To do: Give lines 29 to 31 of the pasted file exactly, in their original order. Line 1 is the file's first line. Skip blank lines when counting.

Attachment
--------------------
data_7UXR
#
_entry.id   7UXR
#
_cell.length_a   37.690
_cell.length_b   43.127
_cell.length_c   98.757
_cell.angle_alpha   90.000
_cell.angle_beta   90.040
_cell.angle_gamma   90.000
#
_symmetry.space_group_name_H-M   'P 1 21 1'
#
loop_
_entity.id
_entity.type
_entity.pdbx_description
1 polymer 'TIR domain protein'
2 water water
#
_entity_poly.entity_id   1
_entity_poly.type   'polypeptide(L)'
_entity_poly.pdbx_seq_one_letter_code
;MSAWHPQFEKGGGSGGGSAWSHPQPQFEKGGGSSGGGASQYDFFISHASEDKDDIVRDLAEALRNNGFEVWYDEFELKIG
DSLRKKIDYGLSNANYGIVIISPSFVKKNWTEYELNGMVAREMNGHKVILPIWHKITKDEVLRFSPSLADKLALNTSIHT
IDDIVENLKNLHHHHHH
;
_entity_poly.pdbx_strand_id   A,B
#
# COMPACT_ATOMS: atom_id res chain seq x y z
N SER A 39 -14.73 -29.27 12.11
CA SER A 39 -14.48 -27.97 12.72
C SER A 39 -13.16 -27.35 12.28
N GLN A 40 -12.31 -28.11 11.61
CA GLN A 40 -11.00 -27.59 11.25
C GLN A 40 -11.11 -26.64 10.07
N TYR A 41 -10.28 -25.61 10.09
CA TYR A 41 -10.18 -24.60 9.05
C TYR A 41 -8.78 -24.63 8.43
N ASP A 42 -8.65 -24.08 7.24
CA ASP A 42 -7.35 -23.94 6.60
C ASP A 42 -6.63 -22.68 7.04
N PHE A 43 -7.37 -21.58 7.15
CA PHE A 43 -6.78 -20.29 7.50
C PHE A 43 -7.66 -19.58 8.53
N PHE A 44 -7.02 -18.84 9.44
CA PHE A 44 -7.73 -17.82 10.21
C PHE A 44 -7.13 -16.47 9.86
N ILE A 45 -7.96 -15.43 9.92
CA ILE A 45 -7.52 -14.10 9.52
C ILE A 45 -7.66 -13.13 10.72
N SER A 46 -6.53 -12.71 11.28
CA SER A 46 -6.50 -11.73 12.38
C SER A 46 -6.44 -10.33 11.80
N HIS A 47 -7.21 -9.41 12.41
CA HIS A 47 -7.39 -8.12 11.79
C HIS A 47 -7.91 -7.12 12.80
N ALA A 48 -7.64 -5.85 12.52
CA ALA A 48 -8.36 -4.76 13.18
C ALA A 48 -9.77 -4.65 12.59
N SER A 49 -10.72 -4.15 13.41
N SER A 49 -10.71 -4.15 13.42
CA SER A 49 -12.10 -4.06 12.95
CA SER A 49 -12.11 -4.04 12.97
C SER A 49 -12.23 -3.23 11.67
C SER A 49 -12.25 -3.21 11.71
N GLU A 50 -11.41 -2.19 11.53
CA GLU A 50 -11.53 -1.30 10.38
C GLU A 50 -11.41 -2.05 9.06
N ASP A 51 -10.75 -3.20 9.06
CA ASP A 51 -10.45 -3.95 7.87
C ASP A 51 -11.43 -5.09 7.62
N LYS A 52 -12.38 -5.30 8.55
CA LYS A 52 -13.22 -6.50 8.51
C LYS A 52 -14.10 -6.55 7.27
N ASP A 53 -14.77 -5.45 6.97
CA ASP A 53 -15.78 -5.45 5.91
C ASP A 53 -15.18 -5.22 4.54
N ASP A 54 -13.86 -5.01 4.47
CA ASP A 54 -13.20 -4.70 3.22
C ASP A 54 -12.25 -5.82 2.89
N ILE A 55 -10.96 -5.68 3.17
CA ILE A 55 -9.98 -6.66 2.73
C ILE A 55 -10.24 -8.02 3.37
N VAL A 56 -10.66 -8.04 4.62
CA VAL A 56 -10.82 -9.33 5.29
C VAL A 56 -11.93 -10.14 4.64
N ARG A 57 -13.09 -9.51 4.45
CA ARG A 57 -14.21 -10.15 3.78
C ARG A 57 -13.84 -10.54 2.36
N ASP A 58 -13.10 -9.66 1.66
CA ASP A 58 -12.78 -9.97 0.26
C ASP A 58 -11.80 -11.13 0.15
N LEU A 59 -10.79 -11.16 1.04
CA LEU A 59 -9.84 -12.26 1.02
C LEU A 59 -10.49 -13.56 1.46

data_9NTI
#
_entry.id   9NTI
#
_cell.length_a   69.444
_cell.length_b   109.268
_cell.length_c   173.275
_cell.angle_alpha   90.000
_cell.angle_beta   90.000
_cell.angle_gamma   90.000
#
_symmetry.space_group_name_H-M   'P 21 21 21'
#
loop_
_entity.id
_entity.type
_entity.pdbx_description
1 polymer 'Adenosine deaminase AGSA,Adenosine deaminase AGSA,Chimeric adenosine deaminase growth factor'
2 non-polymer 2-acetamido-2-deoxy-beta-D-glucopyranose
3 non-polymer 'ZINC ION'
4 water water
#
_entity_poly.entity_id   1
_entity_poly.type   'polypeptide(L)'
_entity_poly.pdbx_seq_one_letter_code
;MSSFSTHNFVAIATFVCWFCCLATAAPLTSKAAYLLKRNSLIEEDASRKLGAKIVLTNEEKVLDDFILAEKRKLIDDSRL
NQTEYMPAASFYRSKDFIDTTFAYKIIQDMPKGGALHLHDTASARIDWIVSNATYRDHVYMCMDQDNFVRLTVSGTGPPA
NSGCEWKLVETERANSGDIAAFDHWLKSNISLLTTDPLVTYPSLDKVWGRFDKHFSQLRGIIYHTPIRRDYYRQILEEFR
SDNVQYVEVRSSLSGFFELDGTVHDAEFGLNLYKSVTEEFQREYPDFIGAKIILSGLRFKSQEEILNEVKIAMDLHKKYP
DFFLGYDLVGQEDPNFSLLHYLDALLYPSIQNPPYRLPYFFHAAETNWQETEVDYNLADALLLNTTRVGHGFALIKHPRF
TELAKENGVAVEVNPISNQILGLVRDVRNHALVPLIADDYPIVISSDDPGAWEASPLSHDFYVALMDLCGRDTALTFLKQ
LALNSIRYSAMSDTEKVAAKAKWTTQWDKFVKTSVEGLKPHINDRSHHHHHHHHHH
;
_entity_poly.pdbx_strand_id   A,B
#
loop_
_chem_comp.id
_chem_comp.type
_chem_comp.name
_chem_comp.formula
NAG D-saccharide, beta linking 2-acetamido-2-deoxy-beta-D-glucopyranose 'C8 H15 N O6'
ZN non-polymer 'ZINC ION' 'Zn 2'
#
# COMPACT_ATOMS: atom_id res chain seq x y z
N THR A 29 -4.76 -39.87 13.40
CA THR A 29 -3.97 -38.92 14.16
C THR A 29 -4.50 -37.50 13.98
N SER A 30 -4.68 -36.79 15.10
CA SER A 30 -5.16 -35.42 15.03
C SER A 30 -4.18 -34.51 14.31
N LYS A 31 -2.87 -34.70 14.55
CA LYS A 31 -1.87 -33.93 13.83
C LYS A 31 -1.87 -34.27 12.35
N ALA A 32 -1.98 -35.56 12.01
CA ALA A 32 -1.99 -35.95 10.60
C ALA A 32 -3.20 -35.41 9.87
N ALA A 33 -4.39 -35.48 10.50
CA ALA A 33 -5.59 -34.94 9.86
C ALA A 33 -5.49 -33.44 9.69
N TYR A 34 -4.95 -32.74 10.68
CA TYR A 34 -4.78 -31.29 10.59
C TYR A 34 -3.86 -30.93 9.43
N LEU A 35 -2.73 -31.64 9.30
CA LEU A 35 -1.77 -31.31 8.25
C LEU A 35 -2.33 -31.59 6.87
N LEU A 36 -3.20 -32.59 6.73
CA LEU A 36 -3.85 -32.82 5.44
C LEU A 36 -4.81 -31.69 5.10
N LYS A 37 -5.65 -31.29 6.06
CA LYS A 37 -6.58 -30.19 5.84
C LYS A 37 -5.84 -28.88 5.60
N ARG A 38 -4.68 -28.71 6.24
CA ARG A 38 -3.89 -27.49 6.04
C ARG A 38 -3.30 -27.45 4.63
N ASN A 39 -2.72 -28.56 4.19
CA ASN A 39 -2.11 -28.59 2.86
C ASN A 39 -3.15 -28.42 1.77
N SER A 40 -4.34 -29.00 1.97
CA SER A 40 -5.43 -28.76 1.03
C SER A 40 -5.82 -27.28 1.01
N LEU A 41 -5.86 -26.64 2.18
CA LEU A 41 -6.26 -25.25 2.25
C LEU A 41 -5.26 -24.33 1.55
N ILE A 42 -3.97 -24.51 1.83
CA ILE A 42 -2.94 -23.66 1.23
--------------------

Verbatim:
#
# COMPACT_ATOMS: atom_id res chain seq x y z
N SER A 39 -14.73 -29.27 12.11